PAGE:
Having spent years in the shadow of its showier neighbours – the glitzy Gold Coast to the north and bohemian Byron Bay to the south – the Tweed, which hugs the NSW-Queensland border, is finally having its moment.
Spooning the Great Dividing Range and stretching to the Coral Sea, this genetically blessed shire in a lush volcanic caldera ticks all the boxes: a temperate climate, World Heritage-listed natural sites and easy airport access.
But the major drawcard? Food. Everyone here – farmers, chefs and market stallholders – has a preternatural obsession with all things organically grown, ethically made and locally sourced. Whether you’re passing through or staying for a while, be sure to check out these gourmet offerings.
For the best breakfast: Choux Box
Opened in 1993, this family-owned café is a Kingscliff institution. Locals love its beachfront possie, slick monochrome makeover and chef Tony Clarke’s brekkie fare, which includes the regulars plus signature dishes such as pan-tossed haloumi with tomato, avocado and poached eggs. Afterwards, take a stroll along the newly revamped foreshore.
For the best coffee and tea: Fallen Leaf
If, as rumour has it, Burringbar is the new Bangalow, then this espresso and tea bar has something to do with it. The whole-leaf, small-batch tea and smooth, hand-roasted Moonshine coffee back a small but perfectly formed menu at this rustic, repurposed bakery.
For lunch: Osteria
All plywood ceilings, perforated steel and recycled timber, this Italian-style osteria has serious eco cred. Wholesome dishes (falafel bowl with ancient grains, mushroom bruschetta with kale) go hand in hand with a hip drinks list: kombucha, kefir and coldpressed juice. Add a playground, daily specials and chilled music and your afternoon is sorted.
For local produce: Tucker
The all-day breakfast and lunch menu at this buzzing eatery offers “nostalgic Australian tucker”, with a rollcall of regional delights, such as Blackboard coffee, Shroom Brothers mushrooms, Bread Social sourdough and Jack Sprat’s meats. Get in early to snap up a seat in the breezy courtyard.
For the best Japanese food: Izakaya Potts
With its wood-panelling, kitchencounter seating and binchotan grill, this authentic izakaya will transport you to provincial Japan. Start with spicy edamame and yakitori skewers, move onto deepfried eggplant with miso and charcoal-grilled Wagyu and finish with a quenching Suntory pilsner.
For picnic supplies: Murwillumbah Farmers’ Market
Every Wednesday from 7am early risers snag the region’s freshest fare at this low-food-mile market. The 30 or so stalls offer organic produce, wood-fired bread and edible flowers. Linger with locals over live music and a turmeric latte – GF and DF, of course.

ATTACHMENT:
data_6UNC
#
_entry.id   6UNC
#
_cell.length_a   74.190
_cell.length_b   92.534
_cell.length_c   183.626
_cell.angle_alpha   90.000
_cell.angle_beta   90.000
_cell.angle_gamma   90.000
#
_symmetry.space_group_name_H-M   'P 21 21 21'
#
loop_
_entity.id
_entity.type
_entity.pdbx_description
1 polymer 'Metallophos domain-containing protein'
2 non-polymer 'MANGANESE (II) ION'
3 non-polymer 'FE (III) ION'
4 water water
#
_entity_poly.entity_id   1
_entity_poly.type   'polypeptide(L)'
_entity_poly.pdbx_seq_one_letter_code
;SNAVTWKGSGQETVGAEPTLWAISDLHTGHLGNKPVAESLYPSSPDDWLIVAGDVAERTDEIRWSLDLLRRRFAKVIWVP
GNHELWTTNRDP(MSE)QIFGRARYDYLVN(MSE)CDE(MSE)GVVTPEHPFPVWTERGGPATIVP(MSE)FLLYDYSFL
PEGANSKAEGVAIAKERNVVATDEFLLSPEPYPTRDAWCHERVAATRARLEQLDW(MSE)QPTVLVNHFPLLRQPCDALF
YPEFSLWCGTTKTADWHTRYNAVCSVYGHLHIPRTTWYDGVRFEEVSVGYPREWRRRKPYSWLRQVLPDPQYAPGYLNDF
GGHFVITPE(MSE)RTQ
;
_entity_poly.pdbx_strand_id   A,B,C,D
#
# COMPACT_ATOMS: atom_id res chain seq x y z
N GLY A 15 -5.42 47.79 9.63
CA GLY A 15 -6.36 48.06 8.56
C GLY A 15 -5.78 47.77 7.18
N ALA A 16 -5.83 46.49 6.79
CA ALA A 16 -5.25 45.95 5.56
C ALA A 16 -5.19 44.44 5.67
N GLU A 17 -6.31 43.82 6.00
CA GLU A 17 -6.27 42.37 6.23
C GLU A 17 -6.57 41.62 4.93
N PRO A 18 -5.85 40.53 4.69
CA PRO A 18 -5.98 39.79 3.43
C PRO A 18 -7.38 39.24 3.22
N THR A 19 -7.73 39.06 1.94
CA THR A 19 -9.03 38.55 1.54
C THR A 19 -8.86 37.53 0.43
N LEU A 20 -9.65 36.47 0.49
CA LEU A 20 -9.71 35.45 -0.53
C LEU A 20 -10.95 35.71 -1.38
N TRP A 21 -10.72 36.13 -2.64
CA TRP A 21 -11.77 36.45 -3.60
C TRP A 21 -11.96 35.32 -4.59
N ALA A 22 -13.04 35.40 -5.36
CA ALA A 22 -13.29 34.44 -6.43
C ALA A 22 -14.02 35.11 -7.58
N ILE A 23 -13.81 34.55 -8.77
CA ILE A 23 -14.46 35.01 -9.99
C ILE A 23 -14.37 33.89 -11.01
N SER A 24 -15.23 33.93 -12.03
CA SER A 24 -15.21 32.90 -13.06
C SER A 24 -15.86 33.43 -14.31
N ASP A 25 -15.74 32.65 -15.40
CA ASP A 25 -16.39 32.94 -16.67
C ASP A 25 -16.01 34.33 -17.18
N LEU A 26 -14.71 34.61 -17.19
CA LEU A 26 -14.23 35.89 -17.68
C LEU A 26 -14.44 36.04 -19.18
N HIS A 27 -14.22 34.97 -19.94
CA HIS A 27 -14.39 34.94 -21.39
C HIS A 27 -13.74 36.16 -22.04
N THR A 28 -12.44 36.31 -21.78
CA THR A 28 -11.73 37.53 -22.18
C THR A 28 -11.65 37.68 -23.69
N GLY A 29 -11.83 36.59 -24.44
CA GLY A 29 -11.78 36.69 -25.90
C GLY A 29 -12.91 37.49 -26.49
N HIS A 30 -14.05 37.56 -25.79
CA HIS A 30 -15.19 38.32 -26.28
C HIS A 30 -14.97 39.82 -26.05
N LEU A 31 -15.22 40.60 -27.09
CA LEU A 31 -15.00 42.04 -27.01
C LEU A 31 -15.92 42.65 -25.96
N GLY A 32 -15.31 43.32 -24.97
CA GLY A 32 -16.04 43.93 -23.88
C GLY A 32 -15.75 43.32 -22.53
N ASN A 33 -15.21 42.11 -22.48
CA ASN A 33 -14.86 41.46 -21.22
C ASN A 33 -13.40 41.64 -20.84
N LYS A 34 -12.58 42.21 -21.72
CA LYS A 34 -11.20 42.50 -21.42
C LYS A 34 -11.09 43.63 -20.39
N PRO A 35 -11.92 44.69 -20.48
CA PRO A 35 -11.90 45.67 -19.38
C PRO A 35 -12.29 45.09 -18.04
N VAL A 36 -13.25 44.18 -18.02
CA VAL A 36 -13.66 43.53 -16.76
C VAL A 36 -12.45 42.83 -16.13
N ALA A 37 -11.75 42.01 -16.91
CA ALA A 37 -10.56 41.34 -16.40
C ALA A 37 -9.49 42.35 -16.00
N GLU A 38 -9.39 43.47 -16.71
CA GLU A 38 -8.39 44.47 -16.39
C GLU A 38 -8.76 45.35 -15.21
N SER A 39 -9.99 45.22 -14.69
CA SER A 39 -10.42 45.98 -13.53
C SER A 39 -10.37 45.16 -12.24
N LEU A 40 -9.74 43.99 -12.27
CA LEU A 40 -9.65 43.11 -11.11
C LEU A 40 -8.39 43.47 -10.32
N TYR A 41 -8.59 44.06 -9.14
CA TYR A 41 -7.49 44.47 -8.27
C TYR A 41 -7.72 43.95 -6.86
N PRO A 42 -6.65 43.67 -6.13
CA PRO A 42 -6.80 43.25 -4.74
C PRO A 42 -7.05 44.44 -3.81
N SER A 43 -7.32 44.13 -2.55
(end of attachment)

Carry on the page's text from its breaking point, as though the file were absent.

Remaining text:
For the best views: Mavis’s Kitchen
Picnicking atop Mavis’s “secret hill” in the presence of majestic Mount Wollumbin is an almost spiritual experience. The 10- hectare property has an awardwinning restaurant but the picnic hampers are so good that celebs such as pro surfer Joel Parkinson have choppered in just for them. They’re a treat at $95 for two people but come packed with local produce, from Salumi Australia’s traditionally cured charcuterie to ethically produced cheese from Nimbin Valley Dairy.
For the best cocktails: Paper Daisy at Halcyon House
Euro-nautical chic meets Aussie coastal cool at this fine restaurant awash in blue and white. Set back from the beach amid tropical pandanus trees, it’s the perfect spot to salute the sun as you sip classic cocktails made modern with herbaceous botanicals – try the Native Fashion with pepperinfused bourbon, Bénédictine and orange bitters. Bar snacks, like the prawn sanga with avocado and potato crisps, will help soak it up.
For the best dinner: The Bombay Cricketers Club
Run by the hospo heavyweights behind Osteria and Taverna, this temple of casual dining is worthy of worship. If the Indian-fusion menu reminds you of renowned Melbourne restaurant Tonka, it’s because that eatery’s former head chef consulted on it. Come on Sunday for the plant-based banquet ($30 per person) and don’t leave without trying the Bombay Alaska with meringue, spiced pear and tamarind.
SEE ALSO: Why Mullumbimby is the New Byron
Image credits: Pat Suraseang